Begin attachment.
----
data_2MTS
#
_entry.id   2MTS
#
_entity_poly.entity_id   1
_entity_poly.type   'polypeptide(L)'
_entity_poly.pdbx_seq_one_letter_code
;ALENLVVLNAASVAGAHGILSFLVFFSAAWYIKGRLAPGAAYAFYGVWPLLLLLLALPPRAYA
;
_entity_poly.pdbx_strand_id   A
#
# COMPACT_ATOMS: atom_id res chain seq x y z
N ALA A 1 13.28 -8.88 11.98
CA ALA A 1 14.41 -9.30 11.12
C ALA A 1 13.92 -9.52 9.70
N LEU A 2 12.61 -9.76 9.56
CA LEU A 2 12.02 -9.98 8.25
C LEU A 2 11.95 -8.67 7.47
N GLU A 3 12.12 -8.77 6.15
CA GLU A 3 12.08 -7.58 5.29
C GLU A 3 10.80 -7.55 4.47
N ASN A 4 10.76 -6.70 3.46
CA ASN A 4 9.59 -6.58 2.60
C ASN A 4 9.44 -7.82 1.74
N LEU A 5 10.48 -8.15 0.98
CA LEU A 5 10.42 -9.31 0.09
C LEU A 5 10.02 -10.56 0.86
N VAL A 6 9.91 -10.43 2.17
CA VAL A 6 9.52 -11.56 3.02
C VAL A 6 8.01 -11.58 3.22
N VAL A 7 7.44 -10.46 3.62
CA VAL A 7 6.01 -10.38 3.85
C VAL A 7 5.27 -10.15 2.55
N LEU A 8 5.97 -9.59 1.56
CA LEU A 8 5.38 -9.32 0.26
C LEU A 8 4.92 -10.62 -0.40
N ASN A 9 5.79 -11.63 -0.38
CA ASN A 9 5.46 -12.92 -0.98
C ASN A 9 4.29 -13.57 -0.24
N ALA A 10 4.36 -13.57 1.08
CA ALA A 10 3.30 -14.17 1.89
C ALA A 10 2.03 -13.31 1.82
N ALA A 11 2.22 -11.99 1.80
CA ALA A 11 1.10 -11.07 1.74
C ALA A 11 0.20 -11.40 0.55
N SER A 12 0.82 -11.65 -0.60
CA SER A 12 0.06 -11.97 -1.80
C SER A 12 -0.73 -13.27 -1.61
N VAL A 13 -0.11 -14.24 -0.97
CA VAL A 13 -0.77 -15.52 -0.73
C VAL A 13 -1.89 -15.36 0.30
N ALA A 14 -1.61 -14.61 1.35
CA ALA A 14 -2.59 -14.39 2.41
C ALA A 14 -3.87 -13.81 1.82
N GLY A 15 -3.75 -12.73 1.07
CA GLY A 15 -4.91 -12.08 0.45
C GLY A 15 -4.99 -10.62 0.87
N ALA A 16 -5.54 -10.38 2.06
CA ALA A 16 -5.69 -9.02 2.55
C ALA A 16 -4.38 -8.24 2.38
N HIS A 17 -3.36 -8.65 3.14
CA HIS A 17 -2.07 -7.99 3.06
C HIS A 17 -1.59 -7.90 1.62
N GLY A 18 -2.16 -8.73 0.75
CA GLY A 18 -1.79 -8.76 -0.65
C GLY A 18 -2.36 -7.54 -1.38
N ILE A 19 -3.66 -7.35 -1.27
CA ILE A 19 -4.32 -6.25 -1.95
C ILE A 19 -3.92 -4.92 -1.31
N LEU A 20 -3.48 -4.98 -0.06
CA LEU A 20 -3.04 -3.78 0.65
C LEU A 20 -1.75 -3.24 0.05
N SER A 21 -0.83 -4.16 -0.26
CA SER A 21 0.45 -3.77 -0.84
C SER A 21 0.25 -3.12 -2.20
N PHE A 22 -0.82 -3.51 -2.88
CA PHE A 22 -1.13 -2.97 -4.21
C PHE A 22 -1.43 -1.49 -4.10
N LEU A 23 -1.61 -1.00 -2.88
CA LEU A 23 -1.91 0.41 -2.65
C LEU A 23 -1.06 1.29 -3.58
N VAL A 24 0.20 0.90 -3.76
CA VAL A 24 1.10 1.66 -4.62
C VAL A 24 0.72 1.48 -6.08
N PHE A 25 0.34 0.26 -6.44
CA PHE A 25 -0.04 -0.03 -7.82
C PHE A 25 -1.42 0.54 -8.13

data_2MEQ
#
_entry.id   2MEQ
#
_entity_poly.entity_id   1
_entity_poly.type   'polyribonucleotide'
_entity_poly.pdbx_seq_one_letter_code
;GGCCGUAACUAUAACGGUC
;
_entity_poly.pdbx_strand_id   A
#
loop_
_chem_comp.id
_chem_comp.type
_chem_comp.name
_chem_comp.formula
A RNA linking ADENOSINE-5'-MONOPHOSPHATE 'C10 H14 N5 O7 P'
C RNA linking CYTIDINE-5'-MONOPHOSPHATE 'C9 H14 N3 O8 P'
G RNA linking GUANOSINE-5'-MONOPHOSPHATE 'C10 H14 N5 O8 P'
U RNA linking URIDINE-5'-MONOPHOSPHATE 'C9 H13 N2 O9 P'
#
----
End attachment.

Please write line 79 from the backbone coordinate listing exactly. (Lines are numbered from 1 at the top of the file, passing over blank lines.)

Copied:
N LEU A 23 -1.61 -1.00 -2.88